Old 22nd Nov 2019, 00:05
  #4 (permalink)  
Thread Starter
 
Join Date: Jun 2001
Location: Rockytop, Tennessee, USA
Posts: 5,905
Frame captures from the video linked above, looks like the jets were landing on runway 35 Center.






Airbubba is online now  
Old 22nd Nov 2019, 00:45
  #5 (permalink)  
 
Join Date: May 2011
Location: BOQ
Age: 77
Posts: 537
I taught formation landings, both day and night, from the backseat of an F-100F for a number of years. I was of the opinion that it was the one maneuver that required the absolute most supervisory attention from the backseat, particularly at night. Students were generally subject to creating problems when they quit flying formation all the way to touchdown, which was a somewhat common response as you crossed the threshold. (Night formation landing currency requirements were eventually done away with.)

Then there was always the concern about some kind of hardover prior to gaining nose-tail separation on the rollout.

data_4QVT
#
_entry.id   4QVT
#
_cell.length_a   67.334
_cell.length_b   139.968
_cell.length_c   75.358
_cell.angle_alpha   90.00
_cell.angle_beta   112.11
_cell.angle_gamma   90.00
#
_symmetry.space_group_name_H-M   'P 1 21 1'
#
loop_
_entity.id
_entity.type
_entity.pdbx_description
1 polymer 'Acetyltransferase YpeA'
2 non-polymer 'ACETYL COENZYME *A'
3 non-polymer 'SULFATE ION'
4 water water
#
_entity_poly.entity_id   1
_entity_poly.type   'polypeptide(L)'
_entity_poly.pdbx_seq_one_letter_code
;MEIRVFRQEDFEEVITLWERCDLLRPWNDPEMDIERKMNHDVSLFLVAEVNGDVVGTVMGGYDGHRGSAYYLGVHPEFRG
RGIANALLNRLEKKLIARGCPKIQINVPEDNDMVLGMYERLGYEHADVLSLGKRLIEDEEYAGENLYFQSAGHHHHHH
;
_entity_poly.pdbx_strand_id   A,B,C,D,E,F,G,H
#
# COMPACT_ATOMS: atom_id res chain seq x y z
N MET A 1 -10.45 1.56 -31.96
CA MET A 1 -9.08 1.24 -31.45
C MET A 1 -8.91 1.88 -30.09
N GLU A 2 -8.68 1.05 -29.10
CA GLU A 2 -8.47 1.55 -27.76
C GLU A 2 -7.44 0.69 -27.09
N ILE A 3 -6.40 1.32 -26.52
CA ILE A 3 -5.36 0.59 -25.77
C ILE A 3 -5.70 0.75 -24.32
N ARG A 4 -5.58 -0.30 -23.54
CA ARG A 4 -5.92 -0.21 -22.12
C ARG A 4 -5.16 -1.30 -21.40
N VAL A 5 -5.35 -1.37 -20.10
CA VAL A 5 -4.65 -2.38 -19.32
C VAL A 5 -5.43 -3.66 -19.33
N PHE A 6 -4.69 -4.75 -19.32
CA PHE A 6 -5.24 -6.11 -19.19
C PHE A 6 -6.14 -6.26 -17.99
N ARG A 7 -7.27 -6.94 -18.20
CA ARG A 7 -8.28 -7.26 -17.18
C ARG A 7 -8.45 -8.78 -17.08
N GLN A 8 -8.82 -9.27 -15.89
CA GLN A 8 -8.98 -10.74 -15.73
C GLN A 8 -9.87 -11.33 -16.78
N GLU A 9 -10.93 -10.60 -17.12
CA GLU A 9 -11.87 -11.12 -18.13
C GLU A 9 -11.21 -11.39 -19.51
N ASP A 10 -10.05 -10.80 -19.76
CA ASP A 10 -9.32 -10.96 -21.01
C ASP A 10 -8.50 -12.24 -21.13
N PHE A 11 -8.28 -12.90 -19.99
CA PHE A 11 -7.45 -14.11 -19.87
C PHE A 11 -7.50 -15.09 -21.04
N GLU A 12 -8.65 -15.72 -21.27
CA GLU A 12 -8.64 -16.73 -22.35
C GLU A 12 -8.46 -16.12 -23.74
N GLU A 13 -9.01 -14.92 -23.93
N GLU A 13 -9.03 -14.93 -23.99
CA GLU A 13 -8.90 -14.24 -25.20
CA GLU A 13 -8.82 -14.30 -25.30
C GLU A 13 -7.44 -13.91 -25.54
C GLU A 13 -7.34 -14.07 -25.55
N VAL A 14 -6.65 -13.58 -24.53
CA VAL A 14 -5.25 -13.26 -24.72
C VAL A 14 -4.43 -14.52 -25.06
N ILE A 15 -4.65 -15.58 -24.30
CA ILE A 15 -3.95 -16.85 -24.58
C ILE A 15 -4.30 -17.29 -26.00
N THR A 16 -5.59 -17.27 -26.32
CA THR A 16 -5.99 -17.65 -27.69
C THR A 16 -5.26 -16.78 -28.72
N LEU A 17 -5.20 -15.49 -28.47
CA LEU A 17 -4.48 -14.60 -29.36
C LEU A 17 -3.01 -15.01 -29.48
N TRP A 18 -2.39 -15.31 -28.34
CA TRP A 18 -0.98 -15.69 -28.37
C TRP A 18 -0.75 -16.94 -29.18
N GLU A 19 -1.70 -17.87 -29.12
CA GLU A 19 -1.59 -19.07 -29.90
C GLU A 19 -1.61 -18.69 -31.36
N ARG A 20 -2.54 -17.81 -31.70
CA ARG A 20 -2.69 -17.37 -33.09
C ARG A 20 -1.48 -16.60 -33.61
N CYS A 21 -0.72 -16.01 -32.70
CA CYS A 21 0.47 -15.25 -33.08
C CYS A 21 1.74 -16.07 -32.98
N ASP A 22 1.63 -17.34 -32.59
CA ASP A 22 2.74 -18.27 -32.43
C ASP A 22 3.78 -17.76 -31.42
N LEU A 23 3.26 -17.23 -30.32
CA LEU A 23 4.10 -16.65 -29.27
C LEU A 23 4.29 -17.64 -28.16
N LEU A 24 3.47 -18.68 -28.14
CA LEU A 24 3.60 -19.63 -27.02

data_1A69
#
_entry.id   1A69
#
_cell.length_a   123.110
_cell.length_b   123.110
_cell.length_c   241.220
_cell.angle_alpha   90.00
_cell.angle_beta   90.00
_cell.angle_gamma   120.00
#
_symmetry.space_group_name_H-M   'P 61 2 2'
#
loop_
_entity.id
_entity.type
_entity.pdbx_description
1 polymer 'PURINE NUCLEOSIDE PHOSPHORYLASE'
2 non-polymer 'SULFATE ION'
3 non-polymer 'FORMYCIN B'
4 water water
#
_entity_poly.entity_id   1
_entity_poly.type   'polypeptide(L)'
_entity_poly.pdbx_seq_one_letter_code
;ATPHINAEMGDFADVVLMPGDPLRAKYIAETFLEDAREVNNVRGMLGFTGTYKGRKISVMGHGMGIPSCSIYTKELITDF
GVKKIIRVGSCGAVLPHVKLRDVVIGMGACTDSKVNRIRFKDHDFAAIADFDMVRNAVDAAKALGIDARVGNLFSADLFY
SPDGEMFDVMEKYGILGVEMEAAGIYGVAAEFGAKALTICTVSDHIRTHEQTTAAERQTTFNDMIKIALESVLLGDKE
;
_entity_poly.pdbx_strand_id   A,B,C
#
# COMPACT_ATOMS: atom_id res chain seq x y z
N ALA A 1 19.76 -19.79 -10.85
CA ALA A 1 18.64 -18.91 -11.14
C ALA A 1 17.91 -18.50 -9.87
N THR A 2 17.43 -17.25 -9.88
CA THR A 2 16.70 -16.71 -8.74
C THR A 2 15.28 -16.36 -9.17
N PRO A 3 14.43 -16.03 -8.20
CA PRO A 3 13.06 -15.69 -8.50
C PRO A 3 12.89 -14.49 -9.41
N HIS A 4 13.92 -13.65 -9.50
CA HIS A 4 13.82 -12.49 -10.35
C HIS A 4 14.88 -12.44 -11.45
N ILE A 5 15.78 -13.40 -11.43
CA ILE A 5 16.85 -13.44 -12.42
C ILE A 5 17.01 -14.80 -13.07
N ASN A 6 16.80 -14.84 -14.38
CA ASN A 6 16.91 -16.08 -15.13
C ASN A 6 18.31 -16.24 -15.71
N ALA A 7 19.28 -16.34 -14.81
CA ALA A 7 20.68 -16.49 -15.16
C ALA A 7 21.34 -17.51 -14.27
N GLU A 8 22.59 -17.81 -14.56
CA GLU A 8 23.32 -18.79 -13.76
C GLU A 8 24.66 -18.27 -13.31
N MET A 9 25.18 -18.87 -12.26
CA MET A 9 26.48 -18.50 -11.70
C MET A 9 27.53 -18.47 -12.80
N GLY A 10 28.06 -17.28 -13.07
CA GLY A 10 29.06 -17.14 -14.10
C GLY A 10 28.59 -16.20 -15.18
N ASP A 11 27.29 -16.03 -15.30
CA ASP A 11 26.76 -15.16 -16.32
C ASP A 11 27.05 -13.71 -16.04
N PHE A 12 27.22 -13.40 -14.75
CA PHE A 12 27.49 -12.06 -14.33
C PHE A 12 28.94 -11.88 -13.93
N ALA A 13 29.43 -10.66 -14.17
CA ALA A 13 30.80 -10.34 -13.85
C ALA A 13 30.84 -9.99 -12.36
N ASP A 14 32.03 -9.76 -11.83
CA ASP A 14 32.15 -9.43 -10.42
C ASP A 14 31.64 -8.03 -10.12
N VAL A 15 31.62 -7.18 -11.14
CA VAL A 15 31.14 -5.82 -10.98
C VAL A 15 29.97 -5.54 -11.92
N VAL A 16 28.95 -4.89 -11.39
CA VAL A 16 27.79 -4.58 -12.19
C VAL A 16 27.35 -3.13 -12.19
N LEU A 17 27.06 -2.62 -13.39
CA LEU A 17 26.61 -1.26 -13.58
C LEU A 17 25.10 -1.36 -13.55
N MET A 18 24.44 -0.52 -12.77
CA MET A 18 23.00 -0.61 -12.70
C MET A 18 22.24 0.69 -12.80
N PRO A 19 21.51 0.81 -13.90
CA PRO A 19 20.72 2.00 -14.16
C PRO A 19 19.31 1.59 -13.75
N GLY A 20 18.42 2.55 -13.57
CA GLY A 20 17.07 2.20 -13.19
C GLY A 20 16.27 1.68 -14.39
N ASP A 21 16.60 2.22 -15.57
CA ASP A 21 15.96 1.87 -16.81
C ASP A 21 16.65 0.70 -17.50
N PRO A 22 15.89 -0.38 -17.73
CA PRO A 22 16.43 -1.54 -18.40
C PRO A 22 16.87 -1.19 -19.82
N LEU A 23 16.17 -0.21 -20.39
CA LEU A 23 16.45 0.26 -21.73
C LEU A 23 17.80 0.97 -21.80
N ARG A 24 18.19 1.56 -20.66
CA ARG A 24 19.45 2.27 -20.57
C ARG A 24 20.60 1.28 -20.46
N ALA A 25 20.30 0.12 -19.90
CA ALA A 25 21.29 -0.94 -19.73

Then with only single-seat A-7Ds during my time, leading a B course student on their first formation landing was always a time to reflect.....and be ready to push it up and get out of the way.
OK465 is offline  
Old 22nd Nov 2019, 11:26
  #6 (permalink)  
 
Join Date: Dec 2000
Location: Arlington, Tx. US
Posts: 638
Why is a formation landing ever needed? Two dead for no operational reason.
The Sultan is offline  
Old 22nd Nov 2019, 14:06
  #7 (permalink)  
 
Join Date: Jun 2009
Location: florida
Age: 78
Posts: 1,449
Salute!

Agreed, Deliverance. I had to get a Vietnamese student down in his A-37B due to weather and they did not allow them to fly solo instruments at the time. The troop was an old A-1 pilot and could fly great formation. So simple. And as Okie says he flew all the way to touchdown. And don't forget those times when the wingie has lost instruments, and, and ..... the beat goes on.